try-throw-catch

This is a discussion on try-throw-catch within the C++ Programming forums, part of the General Programming Boards category; Originally Posted by matsp That will not help anything, except introduce a global variable, which I'm pretty sure isn't of ...

  1. #16
    Jack of many languages Dino's Avatar
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    Quote Originally Posted by matsp View Post
    That will not help anything, except introduce a global variable, which I'm pretty sure isn't of any use here.

    --
    Mats
    misterwakka's (sp?) example failed for me too. Changing to this construct, it worked just fine. How will it not help anything?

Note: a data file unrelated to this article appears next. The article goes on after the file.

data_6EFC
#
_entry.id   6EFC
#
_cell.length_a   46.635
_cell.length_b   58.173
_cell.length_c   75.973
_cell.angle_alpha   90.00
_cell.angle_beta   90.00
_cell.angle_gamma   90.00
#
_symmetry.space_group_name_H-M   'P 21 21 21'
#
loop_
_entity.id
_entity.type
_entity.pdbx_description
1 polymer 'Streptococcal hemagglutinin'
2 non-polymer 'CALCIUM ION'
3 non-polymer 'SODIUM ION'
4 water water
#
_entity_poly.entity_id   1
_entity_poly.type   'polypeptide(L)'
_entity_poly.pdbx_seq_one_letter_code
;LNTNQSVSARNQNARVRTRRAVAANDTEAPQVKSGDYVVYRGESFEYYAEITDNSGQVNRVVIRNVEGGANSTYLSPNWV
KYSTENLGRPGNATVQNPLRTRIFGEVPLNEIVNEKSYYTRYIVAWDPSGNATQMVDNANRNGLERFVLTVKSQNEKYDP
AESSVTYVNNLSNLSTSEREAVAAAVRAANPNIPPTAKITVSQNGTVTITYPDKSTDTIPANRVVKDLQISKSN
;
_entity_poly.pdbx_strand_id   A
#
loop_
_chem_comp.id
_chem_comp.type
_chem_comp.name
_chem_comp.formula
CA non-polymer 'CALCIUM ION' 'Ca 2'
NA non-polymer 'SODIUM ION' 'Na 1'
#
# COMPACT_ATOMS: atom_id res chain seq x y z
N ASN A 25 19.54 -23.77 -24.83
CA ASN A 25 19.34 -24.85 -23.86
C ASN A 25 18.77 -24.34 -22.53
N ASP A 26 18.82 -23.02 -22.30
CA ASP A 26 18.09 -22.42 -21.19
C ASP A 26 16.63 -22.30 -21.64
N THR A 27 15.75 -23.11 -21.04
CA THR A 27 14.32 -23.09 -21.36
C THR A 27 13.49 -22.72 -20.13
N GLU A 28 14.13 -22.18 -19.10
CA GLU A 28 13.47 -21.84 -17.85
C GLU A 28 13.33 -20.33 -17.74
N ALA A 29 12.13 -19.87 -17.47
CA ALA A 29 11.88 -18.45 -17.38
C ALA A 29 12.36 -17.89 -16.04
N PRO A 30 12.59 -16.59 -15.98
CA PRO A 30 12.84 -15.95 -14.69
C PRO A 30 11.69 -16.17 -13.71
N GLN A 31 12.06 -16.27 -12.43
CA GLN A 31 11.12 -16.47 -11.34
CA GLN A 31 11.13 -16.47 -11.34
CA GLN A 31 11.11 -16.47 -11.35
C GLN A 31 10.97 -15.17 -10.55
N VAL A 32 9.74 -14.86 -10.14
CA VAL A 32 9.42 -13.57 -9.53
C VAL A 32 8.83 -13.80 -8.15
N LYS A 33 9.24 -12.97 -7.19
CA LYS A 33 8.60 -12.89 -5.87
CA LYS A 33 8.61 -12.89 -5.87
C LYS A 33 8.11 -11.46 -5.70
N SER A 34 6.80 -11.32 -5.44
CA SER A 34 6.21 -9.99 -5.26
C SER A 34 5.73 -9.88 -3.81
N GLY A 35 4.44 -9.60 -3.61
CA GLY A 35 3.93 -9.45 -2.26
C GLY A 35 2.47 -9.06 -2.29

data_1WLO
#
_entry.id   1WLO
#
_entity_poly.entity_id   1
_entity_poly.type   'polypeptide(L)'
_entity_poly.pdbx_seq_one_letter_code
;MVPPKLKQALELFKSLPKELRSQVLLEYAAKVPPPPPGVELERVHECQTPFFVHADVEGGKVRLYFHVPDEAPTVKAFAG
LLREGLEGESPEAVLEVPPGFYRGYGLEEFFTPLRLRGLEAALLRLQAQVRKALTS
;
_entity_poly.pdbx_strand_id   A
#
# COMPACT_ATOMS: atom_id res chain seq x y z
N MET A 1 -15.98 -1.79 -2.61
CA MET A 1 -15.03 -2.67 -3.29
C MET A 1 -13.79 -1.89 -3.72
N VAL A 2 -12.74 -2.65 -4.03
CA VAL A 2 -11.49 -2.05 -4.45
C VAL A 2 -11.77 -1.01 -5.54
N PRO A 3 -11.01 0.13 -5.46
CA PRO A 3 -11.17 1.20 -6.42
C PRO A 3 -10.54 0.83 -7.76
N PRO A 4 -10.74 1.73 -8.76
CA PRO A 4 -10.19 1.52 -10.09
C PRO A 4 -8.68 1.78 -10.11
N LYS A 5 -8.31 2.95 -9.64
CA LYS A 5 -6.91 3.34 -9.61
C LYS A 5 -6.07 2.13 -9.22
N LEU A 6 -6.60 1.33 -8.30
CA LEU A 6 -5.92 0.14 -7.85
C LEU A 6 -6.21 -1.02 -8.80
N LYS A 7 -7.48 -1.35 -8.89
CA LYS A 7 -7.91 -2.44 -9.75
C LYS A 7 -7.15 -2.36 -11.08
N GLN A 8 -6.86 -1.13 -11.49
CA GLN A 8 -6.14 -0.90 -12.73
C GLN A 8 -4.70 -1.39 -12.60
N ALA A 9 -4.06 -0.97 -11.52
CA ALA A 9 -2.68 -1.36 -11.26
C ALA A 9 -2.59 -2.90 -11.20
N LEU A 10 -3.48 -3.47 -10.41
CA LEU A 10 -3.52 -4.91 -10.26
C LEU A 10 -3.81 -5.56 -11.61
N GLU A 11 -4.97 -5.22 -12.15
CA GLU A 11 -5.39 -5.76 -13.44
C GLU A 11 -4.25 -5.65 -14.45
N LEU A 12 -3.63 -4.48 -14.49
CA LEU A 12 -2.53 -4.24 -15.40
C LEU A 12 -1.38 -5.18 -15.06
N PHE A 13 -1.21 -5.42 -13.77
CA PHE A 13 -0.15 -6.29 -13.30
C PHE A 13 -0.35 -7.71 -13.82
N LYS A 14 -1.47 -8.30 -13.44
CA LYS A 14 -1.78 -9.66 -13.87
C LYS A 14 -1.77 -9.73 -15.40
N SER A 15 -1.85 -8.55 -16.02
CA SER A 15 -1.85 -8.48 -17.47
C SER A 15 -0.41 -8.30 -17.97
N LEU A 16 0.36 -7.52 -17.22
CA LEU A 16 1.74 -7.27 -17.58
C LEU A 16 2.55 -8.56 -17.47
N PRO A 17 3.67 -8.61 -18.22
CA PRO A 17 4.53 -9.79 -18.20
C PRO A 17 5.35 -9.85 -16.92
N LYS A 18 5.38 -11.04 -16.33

2. #17
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    Strange that it changes anything - what you should do to fix it would be to chage "int code" to "ERRORS code" in the catch statement.

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    Mats
    Compilers can produce warnings - make the compiler programmers happy: Use them!
    Please don't PM me for help - and no, I don't do help over instant messengers.

  3. #18
    Jack of many languages Dino's Avatar
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    Well, I copied it over incorrectly from my example to his code.

    What I should have added was
    Code:
    	if(infile.fail()) { 
                    int myerror = NoSuchFile ;  
    		throw myerror ; 
                    }
    And the enum does not need the "myerrors" instantiation as well. Good catch.

    Todd

  4. #19
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    Sure, you can also cast an enum to integer:
    Code:
       throw static_cast<int>(NoSuchFile);
    But what's the point of that, when the "correct" thing to do is to actually use the enum that is defined in the first place.